Tuesday, August 01, 2006

The State of the Dems

So I was out surfing the news at Google's portal, and found this Morton Kondracke column, talking up Joe Lieberman. He talks about how Lieberman is a throwback to a time when there used to be such things as liberal national security hawks. He also deplores how the self-described progressive "netroots" (and conservative-described "nutroots") have vilified Lieberman for being insufficiently hateful towards George Bush and Israel.

So I thought hmm... Why is Morton Kondracke trying to boost the stock of a Democratic senator up for reelection? Does he maybe sense that the Republicans are going to lose ground this time, and is anxious that the foamy-mouthed Left not be the gainer?

Then, I clicked down my bookmarks to Jessica's Well, where Walsingham has a link to an Iowahawk satire of a Berkeley student's pro-Hezbollah poem, which was linked by Opinion Journal, which...oh, just click through and read it!

If the Berkeleyoids are attracting and producing people like that, Kondracke is wise to worry about the future of the Democratic Party.


  1. This has become all-too-typical of the utter incoherence of right-wing attacks on the Democratic.

    You want to attack the Dems, so you attack--a Democratic senator? A congressman? No? A state rep, then? No?

    No, you're attacking a graduate student at Berkeley.

    Here's a fun puzzle for you--prove she's a registered Democrat, first. After all, she nowhere identifies herself as such. That still doesn't make this a stinging attack on Democrats everywhere, unless you want to be held responsible for every registered Republican, but it'd at least demonstrate that you're talking about a Democrat at all.

    If you want to attack Democrats, you could at the very least attack elected ones. Otherwise, I'd have to say that with your former congressional leader under indictment, you should spend a bit more time worrying about the beam in your own eye.

  2. There hasn't been a viable third party in American national politics for forever. So, the splinter groups instead try to drag the major parties' center of gravity to one side or another. We see that happening with social conservatives in the Republican Party, and with progressives in the Democratic Party. The majors covet these people's support, and worry about their wrath, whether they formally join a party or not.

  3. So the Democratic party is in trouble because people like her don't belong to it, but might someday?

    Can you honestly not see how very thin a reed is supporting your entire argument?

    Using exactly the same logic, the Republican party is responsible for the murders of 168 people in 1995 in Oklahoma City, and of several gynecologists over the last decade.

    I'm not making that argument, because it's absurd. Will you withdraw yours? Or will you continue to insist that the Democratic party is in deep, deep trouble because there exist irresponsible left-wingers who aren't party members?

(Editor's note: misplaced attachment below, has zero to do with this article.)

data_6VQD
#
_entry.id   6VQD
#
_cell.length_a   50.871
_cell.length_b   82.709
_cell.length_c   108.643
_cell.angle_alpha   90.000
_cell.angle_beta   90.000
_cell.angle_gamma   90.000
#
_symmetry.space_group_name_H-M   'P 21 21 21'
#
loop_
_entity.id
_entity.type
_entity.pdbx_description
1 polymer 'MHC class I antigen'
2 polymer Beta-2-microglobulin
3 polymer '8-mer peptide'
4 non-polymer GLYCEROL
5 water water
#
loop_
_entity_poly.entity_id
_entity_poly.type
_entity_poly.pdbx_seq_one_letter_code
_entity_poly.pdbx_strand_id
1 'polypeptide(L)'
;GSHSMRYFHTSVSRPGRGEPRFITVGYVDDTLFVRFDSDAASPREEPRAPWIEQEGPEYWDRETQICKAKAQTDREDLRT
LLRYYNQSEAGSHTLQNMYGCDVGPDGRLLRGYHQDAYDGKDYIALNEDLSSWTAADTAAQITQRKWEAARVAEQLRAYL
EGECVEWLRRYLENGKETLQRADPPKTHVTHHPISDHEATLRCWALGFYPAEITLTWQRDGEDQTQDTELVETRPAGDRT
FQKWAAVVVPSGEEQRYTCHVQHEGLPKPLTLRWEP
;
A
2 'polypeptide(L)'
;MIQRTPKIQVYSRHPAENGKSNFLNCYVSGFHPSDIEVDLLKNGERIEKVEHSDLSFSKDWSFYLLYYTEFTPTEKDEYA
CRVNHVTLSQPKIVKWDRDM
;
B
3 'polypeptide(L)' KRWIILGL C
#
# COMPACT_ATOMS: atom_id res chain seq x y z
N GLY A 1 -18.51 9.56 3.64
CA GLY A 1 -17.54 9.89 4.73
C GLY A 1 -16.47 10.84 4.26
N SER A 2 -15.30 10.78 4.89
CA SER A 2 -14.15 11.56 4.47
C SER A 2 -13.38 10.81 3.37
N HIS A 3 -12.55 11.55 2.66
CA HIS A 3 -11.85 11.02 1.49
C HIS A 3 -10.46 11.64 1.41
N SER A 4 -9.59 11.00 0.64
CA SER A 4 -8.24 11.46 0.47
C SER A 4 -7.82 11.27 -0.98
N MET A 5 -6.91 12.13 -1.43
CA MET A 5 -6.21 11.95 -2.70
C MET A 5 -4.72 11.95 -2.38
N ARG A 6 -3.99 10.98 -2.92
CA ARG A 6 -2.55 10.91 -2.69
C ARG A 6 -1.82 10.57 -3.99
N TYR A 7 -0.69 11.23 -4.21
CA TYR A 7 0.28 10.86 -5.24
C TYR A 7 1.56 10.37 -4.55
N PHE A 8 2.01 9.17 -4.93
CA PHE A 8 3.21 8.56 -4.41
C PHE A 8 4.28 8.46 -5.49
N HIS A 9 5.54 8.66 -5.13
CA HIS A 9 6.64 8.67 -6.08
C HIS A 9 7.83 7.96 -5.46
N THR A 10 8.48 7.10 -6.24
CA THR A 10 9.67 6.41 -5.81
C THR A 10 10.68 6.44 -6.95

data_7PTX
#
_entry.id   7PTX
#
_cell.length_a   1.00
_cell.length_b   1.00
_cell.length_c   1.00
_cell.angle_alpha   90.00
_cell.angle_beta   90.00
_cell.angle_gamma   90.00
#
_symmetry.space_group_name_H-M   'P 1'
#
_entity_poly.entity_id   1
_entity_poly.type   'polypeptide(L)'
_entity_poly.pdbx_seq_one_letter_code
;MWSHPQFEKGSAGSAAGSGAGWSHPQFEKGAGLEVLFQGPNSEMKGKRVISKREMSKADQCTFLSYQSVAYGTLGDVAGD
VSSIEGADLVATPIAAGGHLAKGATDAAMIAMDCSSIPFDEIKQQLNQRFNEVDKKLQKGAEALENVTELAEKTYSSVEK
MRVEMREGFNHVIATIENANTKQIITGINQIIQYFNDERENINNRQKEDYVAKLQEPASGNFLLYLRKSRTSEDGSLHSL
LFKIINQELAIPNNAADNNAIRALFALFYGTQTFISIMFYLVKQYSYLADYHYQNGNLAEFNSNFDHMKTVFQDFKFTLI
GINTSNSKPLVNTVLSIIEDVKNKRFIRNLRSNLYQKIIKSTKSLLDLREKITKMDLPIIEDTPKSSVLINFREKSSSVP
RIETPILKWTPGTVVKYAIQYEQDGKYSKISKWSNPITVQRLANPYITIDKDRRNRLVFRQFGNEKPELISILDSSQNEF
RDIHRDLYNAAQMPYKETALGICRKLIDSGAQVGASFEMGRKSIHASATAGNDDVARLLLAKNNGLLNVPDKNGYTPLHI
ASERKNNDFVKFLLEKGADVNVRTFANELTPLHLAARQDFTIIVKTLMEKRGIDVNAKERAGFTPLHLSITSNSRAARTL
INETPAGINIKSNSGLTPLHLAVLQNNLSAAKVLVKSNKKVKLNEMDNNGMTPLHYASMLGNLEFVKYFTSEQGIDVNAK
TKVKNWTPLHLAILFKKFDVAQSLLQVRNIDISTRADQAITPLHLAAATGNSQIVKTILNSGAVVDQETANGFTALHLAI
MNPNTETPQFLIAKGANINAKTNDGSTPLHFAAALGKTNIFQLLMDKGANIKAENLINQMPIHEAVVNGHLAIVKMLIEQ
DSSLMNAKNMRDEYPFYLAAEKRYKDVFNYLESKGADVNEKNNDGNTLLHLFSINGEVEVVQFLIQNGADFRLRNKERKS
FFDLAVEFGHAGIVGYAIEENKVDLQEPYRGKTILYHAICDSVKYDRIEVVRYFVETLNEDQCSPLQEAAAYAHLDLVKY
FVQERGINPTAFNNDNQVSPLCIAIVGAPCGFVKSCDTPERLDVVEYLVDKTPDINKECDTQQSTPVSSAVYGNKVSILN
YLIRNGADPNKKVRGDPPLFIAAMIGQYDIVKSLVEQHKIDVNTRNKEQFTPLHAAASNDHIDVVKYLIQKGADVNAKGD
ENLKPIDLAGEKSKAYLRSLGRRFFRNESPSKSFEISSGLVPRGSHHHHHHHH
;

4. Well, I've gulped with trepidation at seeing the President give aid & comfort to the ID movement. And you've seen Michael Moore, International ANSWER, and the DailyKos brigade paid court by the Dem leadership--with the same dismay, I trust. No point in insisting that I not see what I in fact do see happening. The Dems' well-advertised identity crisis puts their fringes into play much more than in previous election cycles. If their numbers shrink and their center drifts left, then people like this student won't be easily laughed off, once they start being courted by Dem candidates.

    I think the inevitable OKC analogy is as inapposite as it is tired, btw.

  5. There's no point in pretending that you haven't been attacking the Democratic Party--a party represented by 44 US Senators, 202 US Representatives, and many, many state governors and legislators--by an absurd proxy attack on a motley collection of filmmakers, minor bloggers, third-rate academics, and now a graduate student of uncertain party affiliation.

    If you actually paid attention to the lineup you mentioned above, you'd be aware that for the most part they're furious with the Democratic party for not paying court to them. That's the entire raison d'etre of the Green party. But you aren't attacking the Greens--if you were, you'd have a point.

    Look back at your original attack. You loudly worried about the future of the Democratic Party, based on the existence of a single left-wing graduate student who isn't even necessarily a Democrat!

    That was the point of my Oklahoma City analogy. Of course it's absurd, but it's every bit as strong as your own attack. After all, McVeigh's opinions are exactly the sort of thing I might imagine that Republicans might believe, if they were to drift (much) further right.

    If you want to attack Democrats, it's not as if there's a shortage of targets, after all. How about Harkin's embarrassing and destructive continuing support of quackery, just to start with? Why not attack Democrats? Why the pouncing on obscure proxies who don't represent a soul beyond themselves?

    If international ANSWER actually took over the Democratic party, I, and many other Democrats, would leave to form a third party. They haven't come close to doing so, but to people like you, it doesn't matter--they're what you imagine Democrats to be, so their existence is enough.


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